Mental health treatment in Victoria’s second largest city will receive a boost, with a $16 million expansion at The Geelong Clinic.
Healthscope Limited has announced it will be delivering an additional 21 private mental health beds at the clinic, which is the only facility of its kind in the Barwon South Western Region.
The Geelong Clinic has speciality programs for a range of psychiatric conditions such as addiction, anxiety and depression, schizophrenia, mood disorders, eating disorders, personality disorders and post-traumatic stress.
The Geelong Clinic’s general manager and director of nursing, Janine Haigh, said the redevelopment would be designed to cater for current and future demand, with room for further expansion.
“At the moment, there is a high demand for mental health services and we do have a waiting list,” she said.
“This funding will convert our shared accommodation into private rooms, an additional 21 rooms, and upgrading our kitchen and dining facilities as well as our office.
“Forty-five per cent of Victorians will deal with mental illness in their lifetime and there is a large, unmet demand for treatment.
“We are the only private facility in the region; we do work closely with the public sector, but there is a definite need for more. And this expansion is really great for our community.”
The expansion will take the hospital’s total number of beds to 73.
The redevelopment comes as the Victorian Auditor-General’s Office last month highlighted the need for more mental health services in Victoria.
A report said the state lagged significantly behind other jurisdictions in the amount of funding and infrastructure available, and the percentage of the population being supported.
Professor Michael Berk, The Geelong Clinic’s Professorial Unit’s director, said the expansion would cater for much needed demand in the region.
“Currently there is a considerable unmet need for mental health services in the community,” Professor Berk said.
“These new beds at The Geelong Clinic will provide increased access to psychiatric services for many people who are currently unable to access the mental health treatment they require.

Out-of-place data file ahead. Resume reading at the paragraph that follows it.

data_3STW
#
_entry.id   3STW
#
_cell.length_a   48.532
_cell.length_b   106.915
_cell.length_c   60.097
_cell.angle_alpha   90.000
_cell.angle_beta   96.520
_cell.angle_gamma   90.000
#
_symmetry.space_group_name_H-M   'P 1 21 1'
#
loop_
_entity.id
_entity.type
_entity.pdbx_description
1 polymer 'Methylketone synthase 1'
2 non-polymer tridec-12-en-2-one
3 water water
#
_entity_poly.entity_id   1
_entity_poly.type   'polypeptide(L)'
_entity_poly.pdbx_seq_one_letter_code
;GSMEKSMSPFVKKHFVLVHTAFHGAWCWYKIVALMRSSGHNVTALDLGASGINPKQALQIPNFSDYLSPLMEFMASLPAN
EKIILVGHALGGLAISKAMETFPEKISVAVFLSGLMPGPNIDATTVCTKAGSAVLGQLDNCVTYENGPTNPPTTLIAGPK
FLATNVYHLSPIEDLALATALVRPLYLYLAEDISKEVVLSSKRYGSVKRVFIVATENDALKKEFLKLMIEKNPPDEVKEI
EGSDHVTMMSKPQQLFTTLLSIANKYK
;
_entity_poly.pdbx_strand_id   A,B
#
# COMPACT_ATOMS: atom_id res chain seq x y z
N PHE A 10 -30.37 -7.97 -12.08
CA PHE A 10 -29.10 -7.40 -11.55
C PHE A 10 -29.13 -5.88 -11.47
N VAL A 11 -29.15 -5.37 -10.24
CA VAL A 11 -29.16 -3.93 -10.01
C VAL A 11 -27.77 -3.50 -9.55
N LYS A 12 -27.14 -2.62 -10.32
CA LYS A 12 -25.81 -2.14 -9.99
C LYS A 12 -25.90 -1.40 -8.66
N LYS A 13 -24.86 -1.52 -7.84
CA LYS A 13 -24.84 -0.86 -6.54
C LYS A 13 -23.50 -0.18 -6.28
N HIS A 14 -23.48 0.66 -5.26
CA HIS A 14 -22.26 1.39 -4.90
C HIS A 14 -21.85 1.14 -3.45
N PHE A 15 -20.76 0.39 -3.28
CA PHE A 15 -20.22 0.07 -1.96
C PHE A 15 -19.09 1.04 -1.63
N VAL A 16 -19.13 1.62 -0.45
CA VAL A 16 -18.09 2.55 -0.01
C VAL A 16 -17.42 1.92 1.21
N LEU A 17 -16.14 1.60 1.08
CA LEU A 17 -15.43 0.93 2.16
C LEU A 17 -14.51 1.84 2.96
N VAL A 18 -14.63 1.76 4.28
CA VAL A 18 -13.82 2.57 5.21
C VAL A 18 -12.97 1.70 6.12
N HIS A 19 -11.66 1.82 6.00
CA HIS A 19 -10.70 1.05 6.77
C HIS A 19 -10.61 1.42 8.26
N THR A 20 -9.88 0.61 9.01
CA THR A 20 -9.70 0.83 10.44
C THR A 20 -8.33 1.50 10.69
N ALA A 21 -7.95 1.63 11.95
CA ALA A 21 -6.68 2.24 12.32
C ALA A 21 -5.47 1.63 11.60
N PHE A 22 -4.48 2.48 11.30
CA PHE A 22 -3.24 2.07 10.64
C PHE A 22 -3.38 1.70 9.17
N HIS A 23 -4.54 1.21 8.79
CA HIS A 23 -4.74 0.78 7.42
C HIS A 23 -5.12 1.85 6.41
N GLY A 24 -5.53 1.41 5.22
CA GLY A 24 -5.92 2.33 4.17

“This will have considerable potential impact on our community, helping to reduce the intensity and duration of psychiatric symptoms in the individuals we treat.”
Ms Haigh added awareness of mental health issues had “definitely” improved.
“Events like R U OK Day, are fantastic,” she said.
“They tell people that if you’re not travelling along so great, it’s ok to speak up and seek help.
“I think there’s a lot of hope for patients now who present with mental health issues.”
According to Ms Haigh, early intervention for mental illness was “really important” and The Geelong Clinic offered a number of day programs.
“From all the research we’ve seen, the sooner people seek help, the better their prognosis,” she said.
“Saying that, I would say that middle aged males, around the age of 42, that is an age group that presents (with mental illness) for the first time and there is a high risk in that age group.
“There’s a lot of focus in the media on youth mental health, which is very important, but there is a high risk in that older age group and still a lot of unmet demand there.”
Construction on the clinic expansion is set to begin in early 2020 and will take about 12 months to complete.
“We treat individuals from as far away as the South Australian border with some patients travelling from interstate to access our eating disorder and other speciality programs, as well as our local community,” Ms Haigh said.
“Demand for dedicated, specialised mental health services is only going to increase and we are committed to ensuring the community has access to the care they require.
“This expansion is really fantastic news for our patients, staff and our community.”